SETI researchers can now scan all Very Large Array data for any evidence of extraterrestrial transmission


February 14thand, 2020, the SETI Institute and the National Radio Astronomy Observatory (NRAO) announced a new partnership, which they appropriately named the Commensal Open-Source Multimode Interferometer Cluster Search for Extraterrestrial Intelligence (COSMIC SETI). This partnership will allow the Karl G. Jansky Very Large Array (VLA) to participate in the Search for Extraterrestrial Intelligence (SETI) for the first time in its history.

In recent weeks, the project has taken a big step forward with the installation of fiber optic amplifiers and splitters on all VLA antennas, which give COSMIC access to data streams from across the VLA. Once this digital backend is online, COSMIC will have access to all the data provided by the 27 radio antennas of the VLA, which will be able to carry out observations 24/7. In the process, COSMIC SETI will examine around 40 million stars in the Milky Way to detect possible signs of intelligent life.

Located in the deserts of New Mexico, the Karl G. Jansky Very Large Array is the largest array of radio telescopes in the world capable of operating at microwave frequencies. It was featured in the 1997 film “Contact” (based on Carl Sagan’s original novel), where Dr. Eleanor Arroway (played by Jodie Foster) and her colleagues received the first extraterrestrial communication. Interestingly enough, the VLA has never been part of a real-life SETI effort, but that’s about to change.

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The final results of the EDFA/Cosmic fiber work. Credit: SETI Institute

Jack Hickish, head of digital instrumentation for COSMIC SETI, explained in a press release from the SETI Institute:

“Having all VLA digital signals available for the COSMIC system is a major milestone, involving close collaboration with the NRAO VLA engineering team to ensure that the addition of COSMIC hardware does not affect the existing VLA infrastructure in any way. .

“It is fantastic to have overcome the challenges of prototyping, testing, sourcing and installation – all conducted during both a global pandemic and a shortage of semiconductors – and we are delighted to be able to move on to the next task of processing the many Tb/s of data to which we now have access.

As part of this collaborative effort, the VLA will make observations while SETI Institute scientists analyze this data to look for evidence of technological activity (aka “technosignatures”). The VLA provides many important features for SETI, not the least of which is size. Each of its 27 antennas is 25 m (82 ft) in diameter, giving a collection area equivalent to a single satellite dish measuring 130 m (426 ft) in diameter.

This surface and large amounts of metal mesh allow for almost unparalleled levels of sensitivity, which is always a plus for SETI surveys (where signals are likely to be weak). Additionally, each VLA antenna has eight cryogenically cooled receivers that continuously monitor the sky at frequencies ranging from 1 to 50 GHz in the radio spectrum. Some receivers can operate between 1 GHz and 54 MHz, corresponding to the frequencies used for television broadcasts.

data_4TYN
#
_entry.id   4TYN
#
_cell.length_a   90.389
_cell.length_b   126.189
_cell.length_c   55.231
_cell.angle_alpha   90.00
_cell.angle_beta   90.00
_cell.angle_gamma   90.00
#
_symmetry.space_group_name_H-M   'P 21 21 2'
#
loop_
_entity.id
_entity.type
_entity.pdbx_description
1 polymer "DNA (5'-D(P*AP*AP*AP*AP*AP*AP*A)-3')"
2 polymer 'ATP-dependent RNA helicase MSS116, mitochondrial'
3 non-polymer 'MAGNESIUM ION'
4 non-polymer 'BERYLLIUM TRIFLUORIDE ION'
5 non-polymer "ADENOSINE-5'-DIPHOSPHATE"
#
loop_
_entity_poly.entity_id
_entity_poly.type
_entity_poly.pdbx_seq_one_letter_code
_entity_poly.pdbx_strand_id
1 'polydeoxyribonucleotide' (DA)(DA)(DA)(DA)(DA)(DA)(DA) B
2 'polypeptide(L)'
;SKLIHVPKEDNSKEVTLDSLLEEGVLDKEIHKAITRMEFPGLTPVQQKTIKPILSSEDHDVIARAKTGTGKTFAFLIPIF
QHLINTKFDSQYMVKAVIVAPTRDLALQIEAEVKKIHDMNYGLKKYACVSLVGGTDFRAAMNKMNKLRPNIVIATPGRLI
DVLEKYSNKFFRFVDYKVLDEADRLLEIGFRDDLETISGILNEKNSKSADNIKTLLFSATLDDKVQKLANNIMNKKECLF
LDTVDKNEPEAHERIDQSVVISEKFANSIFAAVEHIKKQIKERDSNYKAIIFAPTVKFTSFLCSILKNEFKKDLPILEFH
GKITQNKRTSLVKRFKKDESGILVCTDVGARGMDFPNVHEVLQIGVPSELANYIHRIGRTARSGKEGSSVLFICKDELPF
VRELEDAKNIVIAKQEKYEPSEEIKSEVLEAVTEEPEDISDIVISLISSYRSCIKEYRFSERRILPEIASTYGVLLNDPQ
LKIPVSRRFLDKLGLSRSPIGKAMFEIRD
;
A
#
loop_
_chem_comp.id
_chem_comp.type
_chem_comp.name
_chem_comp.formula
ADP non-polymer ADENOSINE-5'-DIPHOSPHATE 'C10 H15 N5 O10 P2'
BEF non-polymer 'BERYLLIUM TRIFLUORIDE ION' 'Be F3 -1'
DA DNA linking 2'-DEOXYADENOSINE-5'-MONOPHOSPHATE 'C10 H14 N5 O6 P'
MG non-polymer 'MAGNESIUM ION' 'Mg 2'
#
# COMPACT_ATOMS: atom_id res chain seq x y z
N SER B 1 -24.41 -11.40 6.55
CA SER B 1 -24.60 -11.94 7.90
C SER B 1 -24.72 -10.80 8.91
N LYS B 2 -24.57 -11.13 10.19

SETI Institute postdoctoral researchers Dr. Savin Varghese and Dr. Chenoa Tremblay in front of one of the 82-foot-diameter dishes that make up the Very Large Array. Credit: SETI Institute

To exploit these capabilities, VLA engineers installed a “splitter” that transmits a copy of the data stream provided by the VLA’s 27 antennas to locally installed SETI equipment. This equipment consists of software and hardware that calculates 64 different beams, which sorts cosmic statics into hundreds of millions of narrowband frequency channels. Says Cherry Ng, a SETI Institute COSMIC project scientist:

“I am excited about COSMIC’s ability to conduct the most comprehensive technosignature search ever conducted in the Northern Hemisphere. We will be able to monitor millions of stars with a sensitivity high enough to detect an Arecibo-type emitter up to a distance of 25 parsecs (81 light-years), covering a range of observation frequencies from 230 MHz to 50 GHz, which includes many parts of the spectrum that have not yet been explored for ETI signals.

The COSMIC SETI program, which should be operational in early 2023, will observe around forty star systems in our galaxy for two years. This will be the most comprehensive SETI survey undertaken in the Northern Hemisphere, a record previously held by Breakthrough Listen. Its first major observation campaign will be conducted in parallel with the ongoing VLA Sky Survey (VLASS), which relies on the VLA to survey 82% of the sky in the 2-4 GHz S bands.

“We look forward to partnering with the SETI Institute on this exciting initiative and are excited to see this important milestone in the technical work that will make this new science possible,” said NRAO Director Tony Beasley.

Further reading: SETI Institute


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